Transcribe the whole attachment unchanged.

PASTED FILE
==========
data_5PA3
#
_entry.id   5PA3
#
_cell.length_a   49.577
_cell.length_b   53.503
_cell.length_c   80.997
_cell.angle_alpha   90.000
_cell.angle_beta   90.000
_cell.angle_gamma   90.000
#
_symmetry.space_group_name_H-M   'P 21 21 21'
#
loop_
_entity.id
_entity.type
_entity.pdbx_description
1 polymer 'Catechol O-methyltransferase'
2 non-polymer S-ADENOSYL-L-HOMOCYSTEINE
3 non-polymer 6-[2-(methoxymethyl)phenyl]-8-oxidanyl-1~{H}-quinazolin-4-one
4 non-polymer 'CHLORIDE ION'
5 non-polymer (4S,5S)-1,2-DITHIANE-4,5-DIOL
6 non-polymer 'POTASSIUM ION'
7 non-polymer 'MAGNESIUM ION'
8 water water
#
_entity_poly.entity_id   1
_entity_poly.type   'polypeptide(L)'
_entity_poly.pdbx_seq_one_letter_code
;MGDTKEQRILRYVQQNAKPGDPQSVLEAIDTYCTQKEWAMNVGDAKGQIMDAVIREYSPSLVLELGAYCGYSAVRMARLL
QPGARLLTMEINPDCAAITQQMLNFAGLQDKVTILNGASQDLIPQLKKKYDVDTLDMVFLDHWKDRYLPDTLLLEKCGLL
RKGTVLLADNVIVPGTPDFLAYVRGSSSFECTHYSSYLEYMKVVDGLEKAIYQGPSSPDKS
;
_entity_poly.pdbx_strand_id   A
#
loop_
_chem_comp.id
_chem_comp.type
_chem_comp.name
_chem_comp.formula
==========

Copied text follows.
data_5PA3
#
_entry.id   5PA3
#
_cell.length_a   49.577
_cell.length_b   53.503
_cell.length_c   80.997
_cell.angle_alpha   90.000
_cell.angle_beta   90.000
_cell.angle_gamma   90.000
#
_symmetry.space_group_name_H-M   'P 21 21 21'
#
loop_
_entity.id
_entity.type
_entity.pdbx_description
1 polymer 'Catechol O-methyltransferase'
2 non-polymer S-ADENOSYL-L-HOMOCYSTEINE
3 non-polymer 6-[2-(methoxymethyl)phenyl]-8-oxidanyl-1~{H}-quinazolin-4-one
4 non-polymer 'CHLORIDE ION'
5 non-polymer (4S,5S)-1,2-DITHIANE-4,5-DIOL
6 non-polymer 'POTASSIUM ION'
7 non-polymer 'MAGNESIUM ION'
8 water water
#
_entity_poly.entity_id   1
_entity_poly.type   'polypeptide(L)'
_entity_poly.pdbx_seq_one_letter_code
;MGDTKEQRILRYVQQNAKPGDPQSVLEAIDTYCTQKEWAMNVGDAKGQIMDAVIREYSPSLVLELGAYCGYSAVRMARLL
QPGARLLTMEINPDCAAITQQMLNFAGLQDKVTILNGASQDLIPQLKKKYDVDTLDMVFLDHWKDRYLPDTLLLEKCGLL
RKGTVLLADNVIVPGTPDFLAYVRGSSSFECTHYSSYLEYMKVVDGLEKAIYQGPSSPDKS
;
_entity_poly.pdbx_strand_id   A
#
loop_
_chem_comp.id
_chem_comp.type
_chem_comp.name
_chem_comp.formula